European banks have increased their lending to Australia for the first time since early 2011, as the rise in global confidence leads to a tentative recovery in credit markets.
After pulling nearly $80 billion from the economy in recent years, European banks increased their exposure to Australia to $12 billion in the September quarter, figures from the Bank for International Settlements show.
It is the first quarterly rise in European bank lending to Australia since the March quarter of 2011, when financial markets went into a tailspin over fears that big economies including Italy and Spain would be sucked into the region's crisis.
The increase, which came as global market confidence rebounded sharply, was driven by a $3.6 billion increase in lending by German banks, with Dutch lenders also raising their exposure to Australia by $2.3 billion.
It comes as bankers report signs of a more active role from European banks, which play a big role funding the Australian resource sector.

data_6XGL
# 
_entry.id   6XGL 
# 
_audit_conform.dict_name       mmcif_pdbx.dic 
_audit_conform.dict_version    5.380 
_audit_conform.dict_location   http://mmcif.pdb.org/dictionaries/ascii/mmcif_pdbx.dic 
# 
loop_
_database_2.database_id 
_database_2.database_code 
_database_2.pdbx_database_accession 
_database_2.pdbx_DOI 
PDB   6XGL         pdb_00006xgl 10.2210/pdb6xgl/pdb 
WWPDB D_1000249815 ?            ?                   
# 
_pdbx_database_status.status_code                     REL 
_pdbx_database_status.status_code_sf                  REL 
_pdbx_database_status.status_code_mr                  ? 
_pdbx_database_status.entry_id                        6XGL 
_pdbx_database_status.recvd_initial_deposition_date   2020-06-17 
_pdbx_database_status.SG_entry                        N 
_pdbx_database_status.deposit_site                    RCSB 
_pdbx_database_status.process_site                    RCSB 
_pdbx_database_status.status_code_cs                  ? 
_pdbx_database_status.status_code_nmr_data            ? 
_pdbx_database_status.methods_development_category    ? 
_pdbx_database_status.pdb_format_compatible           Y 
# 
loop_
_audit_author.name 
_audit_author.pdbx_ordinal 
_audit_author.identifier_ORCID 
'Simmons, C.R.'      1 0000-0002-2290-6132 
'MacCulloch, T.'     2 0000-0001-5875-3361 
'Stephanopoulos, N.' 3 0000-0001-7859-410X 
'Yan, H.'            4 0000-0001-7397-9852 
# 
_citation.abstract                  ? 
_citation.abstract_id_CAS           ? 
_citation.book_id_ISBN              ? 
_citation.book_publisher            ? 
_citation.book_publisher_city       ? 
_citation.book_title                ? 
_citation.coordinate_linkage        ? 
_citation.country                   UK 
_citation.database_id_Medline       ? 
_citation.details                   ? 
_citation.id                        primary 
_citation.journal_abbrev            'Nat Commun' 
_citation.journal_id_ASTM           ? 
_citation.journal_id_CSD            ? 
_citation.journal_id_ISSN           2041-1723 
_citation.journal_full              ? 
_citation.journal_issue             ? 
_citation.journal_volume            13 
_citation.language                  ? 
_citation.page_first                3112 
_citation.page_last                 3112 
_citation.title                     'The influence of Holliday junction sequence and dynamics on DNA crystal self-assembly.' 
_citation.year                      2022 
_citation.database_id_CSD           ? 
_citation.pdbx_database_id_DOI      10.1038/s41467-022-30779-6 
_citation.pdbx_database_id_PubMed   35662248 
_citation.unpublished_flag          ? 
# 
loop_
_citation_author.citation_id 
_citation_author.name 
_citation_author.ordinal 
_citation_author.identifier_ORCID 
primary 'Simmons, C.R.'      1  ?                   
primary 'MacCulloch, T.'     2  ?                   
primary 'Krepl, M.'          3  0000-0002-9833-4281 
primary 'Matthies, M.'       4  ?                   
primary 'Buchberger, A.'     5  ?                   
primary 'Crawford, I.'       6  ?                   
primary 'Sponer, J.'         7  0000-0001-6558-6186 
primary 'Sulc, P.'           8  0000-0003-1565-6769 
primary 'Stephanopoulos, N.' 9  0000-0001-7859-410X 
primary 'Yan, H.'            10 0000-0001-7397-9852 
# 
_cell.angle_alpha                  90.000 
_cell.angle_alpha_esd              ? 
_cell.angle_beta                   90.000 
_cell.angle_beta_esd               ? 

NAB's director of debt market origination, Stephen Boyd, said there were indications eurozone banks might be lending more to Australia because many banks' funding costs had improved.
"It's early days, but we are probably seeing more appetite from certain European lenders," he said. But it was "not like we are getting back to pre-GFC levels".
Lenders from the troubled eurozone have been rapidly withdrawing money from the Asia-Pacific region in recent years, with European bank loans to Australia falling from $314 billion in 2011 to $239 billion last year.
But in the September quarter, global financial market confidence received a jolt when European Central Bank president Mario Draghi pledged to do "whatever it takes" to save the region.
Alongside the bounce in European lending, Japanese banks also lifted their lending to Australia by $7 billion - a trend that is likely to reflect their central role in several major resource projects.
In a separate report published on Monday night, the Bank for International Settlements called for an overhaul of pricing gauges used by banks when lending to one another, as the sector continues to feel fallout from the Libor rigging scandal.